Tums blood pressure

Tums blood pressure DEFAULT

Effects of oral calcium carbonate on blood pressure in subjects with mildly elevated arterial pressure

Recent investigations suggest that calcium supplementation may cause a lower arterial pressure in hypertensive individuals. We studied 32 patients with mildly elevated arterial pressure (diastolic pressure 88-95 mmHg) and inadequate dietary calcium intake (less than 750 mm/day), who were randomly assigned to placebo or 1500 mg/day elemental calcium for 4 weeks. Baseline and post-treatment urinary calcium concentrations and 3 biweekly supine blood pressures were recorded. Supine systolic blood pressure in the calcium group rose during the first 2 weeks of treatment (delta systolic blood pressure +5.9 mmHg; P less than 0.025) compared with no change in supine blood pressure for the placebo group. Within the calcium group, seven out of 15 patients had decreased or unchanged supine blood pressure during treatment. A lower urinary calcium concentration and a lower dietary sodium intake were found in this subgroup compared with those whose supine blood pressure increased with calcium administration.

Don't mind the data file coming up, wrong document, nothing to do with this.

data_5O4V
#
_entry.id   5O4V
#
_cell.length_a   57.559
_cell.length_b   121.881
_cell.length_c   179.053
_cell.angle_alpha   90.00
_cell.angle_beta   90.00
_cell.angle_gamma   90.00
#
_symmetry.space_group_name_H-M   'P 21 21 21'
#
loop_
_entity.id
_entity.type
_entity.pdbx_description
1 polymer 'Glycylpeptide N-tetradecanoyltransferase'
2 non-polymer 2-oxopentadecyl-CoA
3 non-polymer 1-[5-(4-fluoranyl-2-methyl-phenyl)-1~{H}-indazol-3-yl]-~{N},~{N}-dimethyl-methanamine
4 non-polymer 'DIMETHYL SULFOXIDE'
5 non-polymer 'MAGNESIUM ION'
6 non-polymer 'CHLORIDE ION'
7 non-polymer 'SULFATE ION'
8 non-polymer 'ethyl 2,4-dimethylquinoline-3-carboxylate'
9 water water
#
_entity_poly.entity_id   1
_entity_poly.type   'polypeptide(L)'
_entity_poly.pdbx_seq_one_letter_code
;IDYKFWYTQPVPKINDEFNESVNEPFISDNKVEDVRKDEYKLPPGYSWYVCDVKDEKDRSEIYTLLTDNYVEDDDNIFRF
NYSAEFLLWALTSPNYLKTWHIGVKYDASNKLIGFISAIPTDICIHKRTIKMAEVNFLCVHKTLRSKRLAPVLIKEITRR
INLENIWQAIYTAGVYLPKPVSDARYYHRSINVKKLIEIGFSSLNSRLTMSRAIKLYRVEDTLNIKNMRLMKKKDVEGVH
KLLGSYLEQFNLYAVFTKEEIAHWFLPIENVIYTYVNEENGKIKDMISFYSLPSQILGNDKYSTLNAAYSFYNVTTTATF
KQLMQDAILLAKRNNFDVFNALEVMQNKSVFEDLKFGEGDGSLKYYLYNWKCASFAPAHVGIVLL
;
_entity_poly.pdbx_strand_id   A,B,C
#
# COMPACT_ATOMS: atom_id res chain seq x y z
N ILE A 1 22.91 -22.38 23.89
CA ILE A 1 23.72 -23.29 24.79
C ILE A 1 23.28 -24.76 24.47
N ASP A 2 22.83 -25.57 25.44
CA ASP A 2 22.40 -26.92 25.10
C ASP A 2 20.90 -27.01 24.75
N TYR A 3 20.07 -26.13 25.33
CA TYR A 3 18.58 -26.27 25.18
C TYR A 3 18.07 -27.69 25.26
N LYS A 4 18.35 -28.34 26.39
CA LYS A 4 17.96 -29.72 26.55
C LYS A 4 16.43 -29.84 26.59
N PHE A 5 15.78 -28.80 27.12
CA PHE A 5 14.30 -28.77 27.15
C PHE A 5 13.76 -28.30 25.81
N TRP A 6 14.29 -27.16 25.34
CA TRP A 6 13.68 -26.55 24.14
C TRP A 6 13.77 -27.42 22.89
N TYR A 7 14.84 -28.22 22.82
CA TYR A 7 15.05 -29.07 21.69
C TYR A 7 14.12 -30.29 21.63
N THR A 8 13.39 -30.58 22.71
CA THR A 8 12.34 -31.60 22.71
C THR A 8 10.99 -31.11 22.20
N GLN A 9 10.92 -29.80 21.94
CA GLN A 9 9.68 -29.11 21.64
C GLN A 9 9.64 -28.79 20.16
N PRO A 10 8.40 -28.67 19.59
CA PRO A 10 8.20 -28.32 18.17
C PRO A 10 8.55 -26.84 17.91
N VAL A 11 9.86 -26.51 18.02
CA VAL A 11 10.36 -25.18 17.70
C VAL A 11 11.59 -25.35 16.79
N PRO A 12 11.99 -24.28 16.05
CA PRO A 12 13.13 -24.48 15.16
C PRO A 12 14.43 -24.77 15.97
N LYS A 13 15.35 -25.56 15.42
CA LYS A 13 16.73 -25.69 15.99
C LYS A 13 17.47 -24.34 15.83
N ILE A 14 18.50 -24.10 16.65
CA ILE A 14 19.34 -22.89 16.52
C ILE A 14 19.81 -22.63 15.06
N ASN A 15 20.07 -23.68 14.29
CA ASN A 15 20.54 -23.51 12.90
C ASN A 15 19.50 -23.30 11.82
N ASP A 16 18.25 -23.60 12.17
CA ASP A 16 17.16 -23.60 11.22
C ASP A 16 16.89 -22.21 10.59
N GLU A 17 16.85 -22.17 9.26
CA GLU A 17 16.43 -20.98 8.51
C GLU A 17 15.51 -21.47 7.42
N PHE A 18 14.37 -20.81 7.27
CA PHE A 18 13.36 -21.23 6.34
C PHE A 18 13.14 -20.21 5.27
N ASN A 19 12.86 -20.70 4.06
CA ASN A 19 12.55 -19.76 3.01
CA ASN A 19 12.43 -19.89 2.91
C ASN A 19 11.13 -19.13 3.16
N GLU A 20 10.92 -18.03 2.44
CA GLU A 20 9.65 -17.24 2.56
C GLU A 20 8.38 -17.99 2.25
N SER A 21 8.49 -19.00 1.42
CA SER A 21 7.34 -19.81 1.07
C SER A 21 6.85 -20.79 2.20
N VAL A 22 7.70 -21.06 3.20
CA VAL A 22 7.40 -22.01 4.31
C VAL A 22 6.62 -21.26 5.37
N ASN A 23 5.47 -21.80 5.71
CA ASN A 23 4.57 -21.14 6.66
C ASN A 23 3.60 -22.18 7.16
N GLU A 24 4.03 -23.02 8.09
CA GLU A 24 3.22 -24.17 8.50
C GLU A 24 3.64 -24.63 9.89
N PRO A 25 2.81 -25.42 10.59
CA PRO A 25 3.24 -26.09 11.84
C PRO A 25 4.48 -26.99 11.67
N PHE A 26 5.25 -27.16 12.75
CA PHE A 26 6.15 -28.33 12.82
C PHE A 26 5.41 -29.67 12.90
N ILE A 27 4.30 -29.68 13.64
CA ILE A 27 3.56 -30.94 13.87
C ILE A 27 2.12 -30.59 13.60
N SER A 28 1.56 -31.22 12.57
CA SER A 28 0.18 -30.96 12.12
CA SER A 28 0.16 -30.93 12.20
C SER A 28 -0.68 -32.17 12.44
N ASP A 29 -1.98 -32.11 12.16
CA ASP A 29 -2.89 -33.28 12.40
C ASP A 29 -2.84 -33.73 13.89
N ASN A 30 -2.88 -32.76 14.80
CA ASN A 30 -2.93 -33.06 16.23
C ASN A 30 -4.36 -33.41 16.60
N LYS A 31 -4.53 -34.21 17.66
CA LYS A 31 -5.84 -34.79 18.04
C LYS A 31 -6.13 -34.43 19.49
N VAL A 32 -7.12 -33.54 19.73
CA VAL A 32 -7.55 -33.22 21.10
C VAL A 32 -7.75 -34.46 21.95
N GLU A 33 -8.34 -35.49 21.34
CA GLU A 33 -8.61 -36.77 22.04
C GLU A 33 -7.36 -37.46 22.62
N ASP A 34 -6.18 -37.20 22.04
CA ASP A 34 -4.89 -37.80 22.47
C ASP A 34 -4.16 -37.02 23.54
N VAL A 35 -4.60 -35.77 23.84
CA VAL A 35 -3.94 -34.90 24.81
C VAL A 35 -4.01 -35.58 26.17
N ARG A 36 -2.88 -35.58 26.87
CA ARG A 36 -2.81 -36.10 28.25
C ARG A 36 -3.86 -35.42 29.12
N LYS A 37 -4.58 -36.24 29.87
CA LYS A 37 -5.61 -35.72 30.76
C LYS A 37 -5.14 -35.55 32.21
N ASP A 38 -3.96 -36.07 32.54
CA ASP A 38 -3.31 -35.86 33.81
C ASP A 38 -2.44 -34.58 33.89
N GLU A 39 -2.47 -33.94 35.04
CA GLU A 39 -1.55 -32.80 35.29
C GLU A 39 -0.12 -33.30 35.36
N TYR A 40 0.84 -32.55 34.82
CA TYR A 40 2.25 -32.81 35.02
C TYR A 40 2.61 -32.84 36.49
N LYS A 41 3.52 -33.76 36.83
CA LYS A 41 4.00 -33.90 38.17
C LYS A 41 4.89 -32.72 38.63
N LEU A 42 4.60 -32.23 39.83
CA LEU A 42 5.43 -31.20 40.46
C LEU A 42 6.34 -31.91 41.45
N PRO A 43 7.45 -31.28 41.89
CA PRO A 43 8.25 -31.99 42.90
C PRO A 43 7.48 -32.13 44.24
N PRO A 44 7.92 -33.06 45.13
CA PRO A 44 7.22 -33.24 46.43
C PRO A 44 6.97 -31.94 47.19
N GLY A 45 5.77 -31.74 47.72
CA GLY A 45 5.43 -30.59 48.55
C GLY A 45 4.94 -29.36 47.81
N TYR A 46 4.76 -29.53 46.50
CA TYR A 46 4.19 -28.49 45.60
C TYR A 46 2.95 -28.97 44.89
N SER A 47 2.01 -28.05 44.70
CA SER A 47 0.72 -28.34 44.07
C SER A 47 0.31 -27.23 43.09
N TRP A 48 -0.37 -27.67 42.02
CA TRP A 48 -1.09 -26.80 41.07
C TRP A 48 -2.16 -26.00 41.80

Sours: https://pubmed.ncbi.nlm.nih.gov/3553480/

High Blood Pressure: Over-the-Counter Medicines to Avoid

Topic Overview

Which over-the-counter medicines can affect blood pressure?

Some over-the-counter (OTC) medicines can raise your blood pressure or keep your blood pressure medicine from working the way it should. So if you have high blood pressure or other heart or blood vessel problems, you need to be careful with OTC medicines. That includes vitamins and supplements. Your doctor or pharmacist can suggest OTC medicines that are safe for you.

Some common types of OTC medicines you may need to avoid include:

  • Decongestants, such as those that contain pseudoephedrine.
  • Pain medicines (NSAIDs), such as ibuprofen and naproxen.
  • Cold and flu medicines. These often contain decongestants and NSAIDs.
  • Some antacids and other stomach medicines. Many of these are high in sodium, which can raise blood pressure. So be sure to read labels carefully to check for sodium content.
  • Some herbal remedies and dietary supplements. Examples are ephedra, ma huang, and bitter orange.

How can you know if it's safe to take an over-the-counter medicine?

Always talk with your pharmacist or doctor before you take any new OTC medicine or supplement. He or she can:

  • Check to make sure that the medicine won't interact with your blood pressure medicine.
  • Suggest OTC medicines that won't affect your blood pressure.

It's also important to make a list of all the medicines you take. Bring it to each appointment, and ask your doctor to review it. Be sure to include all your prescription medicines, OTC medicines, vitamins, and herbal and dietary supplements.


Current as of: August 31, 2020

Author: Healthwise Staff
Medical Review: Kathleen Romito MD - Family Medicine
Adam Husney MD - Family Medicine
Adam Husney MD - Family Medicine